I Allow My Child Dress Herself. Here Is Why.

I remember the first time an adult commented on my child’s fashion sense.

It was when she was two years old. Our oldest daughter, B, and I were headed to the mall with my mom. She was determined to dress herself that day. It was not the first time she wanted to and it certainly wouldn’t be the last. B chose a pink shirt, crazy looking pants, that looked like paint was splattered on them, and leopard print dress shoes.

I took a good look at her and weighed my options. I could tell her to go change, quenching her own artistic and creative style. Force her into “matching” clothing, you know, just in case we get side eyed by a judgy person.


I could let her be proud of herself.

I chose the latter.

About two hours later, I was carting my highly mismatched child through Kohl’s, listening to her happy chatter when a grown woman and her daughter, who looked to be late teens early 20’s, passed by us. They both gave me the “side-eye” don’t you know how to dress your child woman, look. Then I heard the younger woman say “ugh, when I have my own children I will make sure they ALWAYS match.” B didn’t seem to notice.

I wasn’t offended. I chuckled at the naivety of this woman, who had said herself, she didn’t even have her own children yet. But she apparently knew what type of parent she was going to be and what type of child she was going to get. Congratulations to her. Those of us on the other side of this parenting gig know that’s not how it works. I kind of wished her mother would have replied the way I know my mother would have replied. “You should never say what you would do in a parenting situation when you haven’t been there Jenna, you really have no idea what you would do in any given situation until it actually happens. Don’t judge.”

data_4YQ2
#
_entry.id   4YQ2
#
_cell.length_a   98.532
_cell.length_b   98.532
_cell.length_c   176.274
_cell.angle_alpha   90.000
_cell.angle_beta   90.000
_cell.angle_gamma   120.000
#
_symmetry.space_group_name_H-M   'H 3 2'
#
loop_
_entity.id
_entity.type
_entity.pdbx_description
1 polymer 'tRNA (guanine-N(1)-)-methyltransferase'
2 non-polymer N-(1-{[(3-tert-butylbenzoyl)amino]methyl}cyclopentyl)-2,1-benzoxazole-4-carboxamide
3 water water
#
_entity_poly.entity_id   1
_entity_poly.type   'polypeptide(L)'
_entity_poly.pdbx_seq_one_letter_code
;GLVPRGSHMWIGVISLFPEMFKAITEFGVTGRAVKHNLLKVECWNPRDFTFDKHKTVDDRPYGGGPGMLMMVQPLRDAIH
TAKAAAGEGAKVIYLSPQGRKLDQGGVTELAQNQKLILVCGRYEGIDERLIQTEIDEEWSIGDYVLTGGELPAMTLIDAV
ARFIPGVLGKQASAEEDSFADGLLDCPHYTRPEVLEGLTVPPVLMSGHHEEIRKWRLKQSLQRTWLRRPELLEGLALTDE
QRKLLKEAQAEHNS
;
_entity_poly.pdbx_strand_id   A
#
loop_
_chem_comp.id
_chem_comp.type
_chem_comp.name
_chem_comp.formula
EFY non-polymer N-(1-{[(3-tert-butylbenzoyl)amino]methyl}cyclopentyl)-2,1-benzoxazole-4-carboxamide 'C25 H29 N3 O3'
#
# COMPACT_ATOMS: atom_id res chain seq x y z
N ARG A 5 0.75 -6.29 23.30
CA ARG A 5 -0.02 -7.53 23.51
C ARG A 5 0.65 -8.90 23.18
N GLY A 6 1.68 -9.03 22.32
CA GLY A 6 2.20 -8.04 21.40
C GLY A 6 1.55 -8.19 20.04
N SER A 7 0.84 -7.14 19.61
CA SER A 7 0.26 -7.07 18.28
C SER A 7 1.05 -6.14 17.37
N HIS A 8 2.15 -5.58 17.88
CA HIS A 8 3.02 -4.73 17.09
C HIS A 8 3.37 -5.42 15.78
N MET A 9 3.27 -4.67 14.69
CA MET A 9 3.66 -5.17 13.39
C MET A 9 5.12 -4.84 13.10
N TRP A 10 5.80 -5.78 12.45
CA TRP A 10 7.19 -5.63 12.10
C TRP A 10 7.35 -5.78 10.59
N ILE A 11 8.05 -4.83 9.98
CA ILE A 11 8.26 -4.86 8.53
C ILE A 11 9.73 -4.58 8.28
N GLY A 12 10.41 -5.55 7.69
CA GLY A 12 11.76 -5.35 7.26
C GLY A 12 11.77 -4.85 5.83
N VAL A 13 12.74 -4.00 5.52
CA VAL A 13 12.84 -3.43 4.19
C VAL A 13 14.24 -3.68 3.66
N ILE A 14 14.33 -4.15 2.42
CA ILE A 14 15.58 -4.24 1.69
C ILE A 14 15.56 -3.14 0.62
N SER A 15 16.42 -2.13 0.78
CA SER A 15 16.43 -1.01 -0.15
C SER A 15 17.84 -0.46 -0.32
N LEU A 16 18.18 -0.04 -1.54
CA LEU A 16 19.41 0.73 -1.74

Not that I am judgy now. But when I was younger, I was like most non parents, I knew exactly what I would do AS a parent. Until I had children. All that knowledge went right out of the window.

Like making sure your child is always matching. My children match probably 85% of the time. My oldest daughter is now 5 and a half and enjoys dressing herself. I enjoy seeing how excited she gets when she comes downstairs in yet another excentric outfit, eager to show it off. She knows what she likes. Gone are the days where mommy gets to pick out cute outfits for her and she didn’t have a choice but to wear them. I cannot tell you how many times she now wrinkles up her nose at an outfit and said “uh no mommy I am not wearing that.” I can still get away with picking out my youngest daughter’s outfits, but she is quickly following in her sister’s footsteps.  B also struggles with tactile sensitivities. This is another reason I allow her to dress herself. She knows what feels the most comfortable on her own skin. Now don’t get me wrong. Many of the outfits she chooses do match and are quite cute. Then there are the ones that make you wonder how or why she came up with it.


Even though I let her dress herself, and I am sure most people out in public understand, it doesn’t stop us from getting the “look” from none other than grown adults. Adults who have nothing better to do except judge what children are wearing. I sometimes have the desire to go tell my child to dress in something not so bold or mismatched, but then I flash back to my own pre-teen self. I remember the phase when I wore cheetah print pants to school with a tan Indian vest that had tassels. My Mamaw had gotten it for me for my birthday and I loved it. I’m sure many of my peers that I was nuts but I didn’t care. The cute boy I was crushing on told me “cool pants” that was the only thing I remembered.